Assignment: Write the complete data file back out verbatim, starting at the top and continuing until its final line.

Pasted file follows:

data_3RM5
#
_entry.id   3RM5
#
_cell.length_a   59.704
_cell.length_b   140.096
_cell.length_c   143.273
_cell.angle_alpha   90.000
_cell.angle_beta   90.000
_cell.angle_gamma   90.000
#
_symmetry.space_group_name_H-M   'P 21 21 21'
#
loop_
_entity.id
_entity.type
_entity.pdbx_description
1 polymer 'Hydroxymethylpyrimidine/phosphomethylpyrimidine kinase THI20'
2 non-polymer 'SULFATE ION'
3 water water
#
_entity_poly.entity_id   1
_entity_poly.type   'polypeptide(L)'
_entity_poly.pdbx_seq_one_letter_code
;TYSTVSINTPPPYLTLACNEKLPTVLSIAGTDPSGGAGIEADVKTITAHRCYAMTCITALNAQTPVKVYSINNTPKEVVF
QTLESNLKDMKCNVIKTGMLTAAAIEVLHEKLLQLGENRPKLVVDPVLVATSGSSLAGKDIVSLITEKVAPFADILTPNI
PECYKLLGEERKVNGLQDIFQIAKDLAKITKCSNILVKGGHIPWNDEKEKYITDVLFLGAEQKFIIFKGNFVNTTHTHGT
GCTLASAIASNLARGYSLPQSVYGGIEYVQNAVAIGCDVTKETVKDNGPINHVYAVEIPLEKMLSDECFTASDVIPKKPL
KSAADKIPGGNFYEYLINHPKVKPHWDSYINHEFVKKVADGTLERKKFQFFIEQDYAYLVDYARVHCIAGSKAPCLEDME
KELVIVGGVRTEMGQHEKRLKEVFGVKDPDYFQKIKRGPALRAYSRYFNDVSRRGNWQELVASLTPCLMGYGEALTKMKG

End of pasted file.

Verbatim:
data_3RM5
#
_entry.id   3RM5
#
_cell.length_a   59.704
_cell.length_b   140.096
_cell.length_c   143.273
_cell.angle_alpha   90.000
_cell.angle_beta   90.000
_cell.angle_gamma   90.000
#
_symmetry.space_group_name_H-M   'P 21 21 21'
#
loop_
_entity.id
_entity.type
_entity.pdbx_description
1 polymer 'Hydroxymethylpyrimidine/phosphomethylpyrimidine kinase THI20'
2 non-polymer 'SULFATE ION'
3 water water
#
_entity_poly.entity_id   1
_entity_poly.type   'polypeptide(L)'
_entity_poly.pdbx_seq_one_letter_code
;TYSTVSINTPPPYLTLACNEKLPTVLSIAGTDPSGGAGIEADVKTITAHRCYAMTCITALNAQTPVKVYSINNTPKEVVF
QTLESNLKDMKCNVIKTGMLTAAAIEVLHEKLLQLGENRPKLVVDPVLVATSGSSLAGKDIVSLITEKVAPFADILTPNI
PECYKLLGEERKVNGLQDIFQIAKDLAKITKCSNILVKGGHIPWNDEKEKYITDVLFLGAEQKFIIFKGNFVNTTHTHGT
GCTLASAIASNLARGYSLPQSVYGGIEYVQNAVAIGCDVTKETVKDNGPINHVYAVEIPLEKMLSDECFTASDVIPKKPL
KSAADKIPGGNFYEYLINHPKVKPHWDSYINHEFVKKVADGTLERKKFQFFIEQDYAYLVDYARVHCIAGSKAPCLEDME
KELVIVGGVRTEMGQHEKRLKEVFGVKDPDYFQKIKRGPALRAYSRYFNDVSRRGNWQELVASLTPCLMGYGEALTKMKG